But what to do about the $942,404 in excess library costs above the $7MM bond? The city clearly intends to push forward with this. City Manager Bohenko says he can use funds from the city “fund balance” so this increase will have no effect on taxpayers. Anyone who can add knows better. The fund balance represents taxes that have been paid and not spent, which in the opinion of APT, should have been returned to the taxpapers. This is taxpayers’ money and spending it on the library most certainly will increase future taxes from Portsmouth residents by the same amount as that taken from the fund balance. APT wonders whether this is a legitimate use of the fund balance, and urges the city council to not give approval for the use of these funds, a requirement before Mr. Bohenko can use them for the library.
Rather than simply expand the budget in response to increased cost projections for the library, APT advocates that the Library Committee evaluate ways to reduce costs to meet the original library cost projections. When a family builds a house or buys a car, the budget does not expand without end to fit their desires. The city should exercise the same level of fiscal responsibility regarding the library.
An estimated $1MM is budgeted to meet “LEEDS” certification process, a restrictive environmental certification. Given the budget problems faced by the library, APT recommends that serious consideration be given to dropping this from the project.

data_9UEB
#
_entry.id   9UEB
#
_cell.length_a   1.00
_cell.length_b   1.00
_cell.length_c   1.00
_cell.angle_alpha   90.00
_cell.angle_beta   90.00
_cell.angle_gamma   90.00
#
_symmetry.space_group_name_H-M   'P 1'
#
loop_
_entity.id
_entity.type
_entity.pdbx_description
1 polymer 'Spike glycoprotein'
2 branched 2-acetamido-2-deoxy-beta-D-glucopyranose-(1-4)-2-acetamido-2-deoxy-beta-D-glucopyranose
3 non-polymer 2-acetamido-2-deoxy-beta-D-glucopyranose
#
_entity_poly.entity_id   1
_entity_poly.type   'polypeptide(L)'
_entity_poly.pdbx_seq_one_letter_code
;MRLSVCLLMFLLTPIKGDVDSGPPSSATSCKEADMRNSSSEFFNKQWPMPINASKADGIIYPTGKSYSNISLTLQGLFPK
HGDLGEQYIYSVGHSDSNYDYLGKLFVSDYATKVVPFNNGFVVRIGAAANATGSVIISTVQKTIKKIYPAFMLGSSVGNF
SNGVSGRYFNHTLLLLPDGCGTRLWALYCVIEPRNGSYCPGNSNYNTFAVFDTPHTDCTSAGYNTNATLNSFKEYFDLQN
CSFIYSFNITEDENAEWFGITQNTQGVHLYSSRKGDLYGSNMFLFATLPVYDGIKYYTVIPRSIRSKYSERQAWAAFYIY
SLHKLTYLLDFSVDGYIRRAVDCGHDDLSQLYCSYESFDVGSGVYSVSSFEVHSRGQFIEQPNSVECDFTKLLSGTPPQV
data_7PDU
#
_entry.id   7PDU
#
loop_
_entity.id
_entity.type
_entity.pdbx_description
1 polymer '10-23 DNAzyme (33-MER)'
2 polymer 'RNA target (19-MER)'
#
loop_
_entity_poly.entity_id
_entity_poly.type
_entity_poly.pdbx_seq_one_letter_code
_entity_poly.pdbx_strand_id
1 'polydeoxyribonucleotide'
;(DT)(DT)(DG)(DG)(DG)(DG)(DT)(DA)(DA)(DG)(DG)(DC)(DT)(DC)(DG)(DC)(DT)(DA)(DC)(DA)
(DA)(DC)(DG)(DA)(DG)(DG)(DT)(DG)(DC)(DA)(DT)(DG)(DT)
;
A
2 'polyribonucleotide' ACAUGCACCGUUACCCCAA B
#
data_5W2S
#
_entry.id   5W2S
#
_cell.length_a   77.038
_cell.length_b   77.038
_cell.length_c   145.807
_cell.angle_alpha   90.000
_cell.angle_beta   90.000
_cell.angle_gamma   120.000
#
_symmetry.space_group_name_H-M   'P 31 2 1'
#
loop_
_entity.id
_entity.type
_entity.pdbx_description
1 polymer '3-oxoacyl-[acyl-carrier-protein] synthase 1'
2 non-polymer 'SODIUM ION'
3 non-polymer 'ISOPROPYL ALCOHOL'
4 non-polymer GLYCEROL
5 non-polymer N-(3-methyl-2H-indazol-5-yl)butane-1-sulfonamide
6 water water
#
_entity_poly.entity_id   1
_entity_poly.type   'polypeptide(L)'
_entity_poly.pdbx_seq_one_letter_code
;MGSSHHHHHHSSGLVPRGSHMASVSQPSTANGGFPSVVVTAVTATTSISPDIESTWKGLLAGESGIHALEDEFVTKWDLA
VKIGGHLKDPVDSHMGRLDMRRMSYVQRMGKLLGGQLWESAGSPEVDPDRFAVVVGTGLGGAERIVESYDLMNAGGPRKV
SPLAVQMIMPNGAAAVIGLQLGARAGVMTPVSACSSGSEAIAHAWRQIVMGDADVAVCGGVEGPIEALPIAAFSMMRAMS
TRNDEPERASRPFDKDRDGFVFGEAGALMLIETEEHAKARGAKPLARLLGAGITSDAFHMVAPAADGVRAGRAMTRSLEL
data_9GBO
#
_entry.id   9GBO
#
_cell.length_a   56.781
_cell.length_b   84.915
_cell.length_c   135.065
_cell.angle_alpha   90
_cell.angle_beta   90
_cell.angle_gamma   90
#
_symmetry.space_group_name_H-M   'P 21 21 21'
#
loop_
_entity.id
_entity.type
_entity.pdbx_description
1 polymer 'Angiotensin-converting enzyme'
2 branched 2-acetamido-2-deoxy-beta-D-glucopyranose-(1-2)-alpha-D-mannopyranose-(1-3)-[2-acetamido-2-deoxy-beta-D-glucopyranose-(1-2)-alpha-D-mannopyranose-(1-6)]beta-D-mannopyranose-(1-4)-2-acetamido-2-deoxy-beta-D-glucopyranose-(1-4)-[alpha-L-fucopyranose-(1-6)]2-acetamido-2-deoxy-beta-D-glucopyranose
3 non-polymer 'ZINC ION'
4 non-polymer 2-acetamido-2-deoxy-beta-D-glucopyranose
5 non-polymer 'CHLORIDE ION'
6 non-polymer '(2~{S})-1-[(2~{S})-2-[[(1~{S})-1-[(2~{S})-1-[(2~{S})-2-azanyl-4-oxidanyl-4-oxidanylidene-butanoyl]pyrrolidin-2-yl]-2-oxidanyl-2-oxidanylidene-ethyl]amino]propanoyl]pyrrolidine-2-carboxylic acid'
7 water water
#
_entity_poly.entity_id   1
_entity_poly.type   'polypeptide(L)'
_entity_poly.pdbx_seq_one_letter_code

Mr. Bohenko has also proposed using proceeds from the sale of the current library building to alleiviate expenses. Unfortunately, the building’s value is reduced by historic preservation covenants our city officials have previously allowed to be placed on the existing library in return for federal funding. These covenants restrict changes to both the inside and outside of the existing library, making it unlikely that a private entity will be able to use the building economically. Likely, it will remain unsold, adding to the large inventory of buildings owned by the city.
The large number of buildings owned by the city are expensive to maintain, adding significant cost to the city’s Capital Improvement Plan, which is projected at $235 million over the next 6 years. Rather than sell excess city owned buildings, a number of buildings have been given away to special interest groups for one purpose or another. The new owners typically pay little or nothing in taxes to the city, while the new users of these buildings consume their share of city services, e.g. police, fire, etc. Our officials are now discussing a similar plan for the Lafayette School, a building located in a valuable downtown location. Many other city owned buildings remain virtually unused, requiring maintenance, but providing little or no discernable value to the taxpayers.
Taxpayers, not city officials or special interests, own city property. City properties that are not in use for citizens of our town or which have become expensive to maintain should be sold for private uses, with proceeds used to fund other, more useful projects to the people of Portsmouth.
Neil Novello, Acting President
On Behalf of the Association of Portsmouth Taxpayers
Voted Upon and Approved by the Membership at the March 30, 2005 meeting.